Countries Should Strengthen Pension Systems to Adapt to Changing World of Work

With the world and its technology developing at such a fast pace , the whole way of life is changing. Certain human jobs are being replaced by machines and people are forced to find new and creative ways to make money.We cannot expect that things are always going to remain the same when the world is rapidly developing. We, as a people, and the governments, need to be open-minded to change in order to be able to adjust to the new circumstances sufficiently and quickly.

People are looking into ways to make money without actually having a career or an ‘8am -5pm’ job. It has become quite popular for older workers to develop non-standard employment- self-employment, temporary or part time work. Unfortunately pension plans and policies have not yet been updated with the newly created self employment and people are struggling. Pensions at a Glance 2019 says that non-standard employment now accounts for more than one-third of employment across OECD countries. OECD stands for the Organisation for Economic Co-operation and Development. It is an intergovernmental economic organisation with 36 member countries, founded in 1961 to stimulate economic progress and world trade.

OECD Secretary-General Angel Gurría said that “Reforming pension policies in OECD countries to reduce gaps between standard and non-standard workers in terms of coverage, contributions and entitlements is essential.” Workers shouldn’t be penalized for the type of work they choose to do. As long as they are helping the world grow and giving back, the world should be making sure they are supported and giving them access to personal pension plans for life. It should be easy to transfer pension rights and assets when changing jobs, no matter what kind of job a person chooses to go into.

According to the article, on average in the OECD, people over-65 receive 87% of the income of the total population. In other countries the percentage varies from 70% - 100%. Unfortunately not giving access to pension plans and making them easier to transfer from job to job is resulting in a higher percentage of poverty in people older than 65. “The relative poverty rate for those older than 65 is slightly higher than for the population as a whole (13.5% versus 11.8%) for the OECD on average. The old-age poverty rate is below 4% in Denmark, France, Iceland and the Netherlands, while it is above 20% in Australia, Estonia, Korea, Latvia, Lithuania, Mexico and the United States.”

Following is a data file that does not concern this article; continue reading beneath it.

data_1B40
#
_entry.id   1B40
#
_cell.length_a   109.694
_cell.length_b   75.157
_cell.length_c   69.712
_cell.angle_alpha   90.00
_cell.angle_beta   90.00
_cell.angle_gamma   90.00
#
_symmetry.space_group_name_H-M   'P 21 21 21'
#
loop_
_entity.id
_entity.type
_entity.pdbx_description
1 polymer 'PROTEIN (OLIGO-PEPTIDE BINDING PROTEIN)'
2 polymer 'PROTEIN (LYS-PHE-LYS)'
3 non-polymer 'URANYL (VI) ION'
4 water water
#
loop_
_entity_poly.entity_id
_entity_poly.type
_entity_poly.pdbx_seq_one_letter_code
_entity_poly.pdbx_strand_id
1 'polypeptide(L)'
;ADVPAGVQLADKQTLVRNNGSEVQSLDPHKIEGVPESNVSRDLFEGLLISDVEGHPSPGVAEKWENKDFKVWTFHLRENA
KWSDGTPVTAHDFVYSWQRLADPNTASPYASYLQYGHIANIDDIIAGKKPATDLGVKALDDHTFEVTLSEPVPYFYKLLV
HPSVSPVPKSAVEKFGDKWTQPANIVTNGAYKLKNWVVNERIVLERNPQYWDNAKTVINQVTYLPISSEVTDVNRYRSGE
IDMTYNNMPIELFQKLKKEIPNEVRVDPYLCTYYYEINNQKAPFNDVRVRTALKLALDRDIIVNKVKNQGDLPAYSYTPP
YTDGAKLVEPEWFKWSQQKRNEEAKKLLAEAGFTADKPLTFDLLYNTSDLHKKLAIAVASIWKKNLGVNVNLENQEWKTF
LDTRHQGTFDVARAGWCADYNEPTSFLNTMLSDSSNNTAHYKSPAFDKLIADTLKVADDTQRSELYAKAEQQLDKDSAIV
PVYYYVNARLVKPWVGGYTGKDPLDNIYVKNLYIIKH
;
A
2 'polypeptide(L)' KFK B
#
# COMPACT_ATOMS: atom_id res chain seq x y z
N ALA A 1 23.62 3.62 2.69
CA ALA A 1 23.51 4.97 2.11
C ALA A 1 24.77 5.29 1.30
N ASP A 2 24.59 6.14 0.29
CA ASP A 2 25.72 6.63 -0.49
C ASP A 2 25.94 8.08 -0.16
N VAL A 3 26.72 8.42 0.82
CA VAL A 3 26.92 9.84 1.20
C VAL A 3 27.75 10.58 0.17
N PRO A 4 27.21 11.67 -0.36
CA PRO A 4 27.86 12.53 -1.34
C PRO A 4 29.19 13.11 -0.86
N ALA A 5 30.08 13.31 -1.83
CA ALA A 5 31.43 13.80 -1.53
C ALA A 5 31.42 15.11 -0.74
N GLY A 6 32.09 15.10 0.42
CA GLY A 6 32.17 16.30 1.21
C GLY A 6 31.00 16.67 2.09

The normal retirement age for 2018 has varied from 51-67 in different countries of the OECD but given the current legislation, the future normal retirement age is expected to range from 62-71. People will need to work longer in order to achieve the happy, peaceful and comfortable retirement life. Expected for the future 33.6 % of adult life will be spent in retirement compared to 32.0% retiring on average today.

Pension reforms have been focusing on different issues in the past two years, such as loosening age requirements, increasing pension benefits or expanding pension coverage. Change happens, but not as fast as you would want it to, especially when it has to do with the money available to spend on public needs and covering pension plans. Thinking long term seems to be causing pressure on the financial sustainability of many pension systems. The article discusses the long term effect this might cause. It may leave the pension systems “ less resilient to economic shocks in the future” and causing them to be “unprepared to face population ageing”. Countries should strengthen pension systems to adapt to changing world of work because it will only make people happier and in the long run affect the world positively.



News Room. (28 Nov 2019). Countries Should Strengthen Pension Systems to Adapt to Changing World of Work. Retrieved November 29, 2019 from


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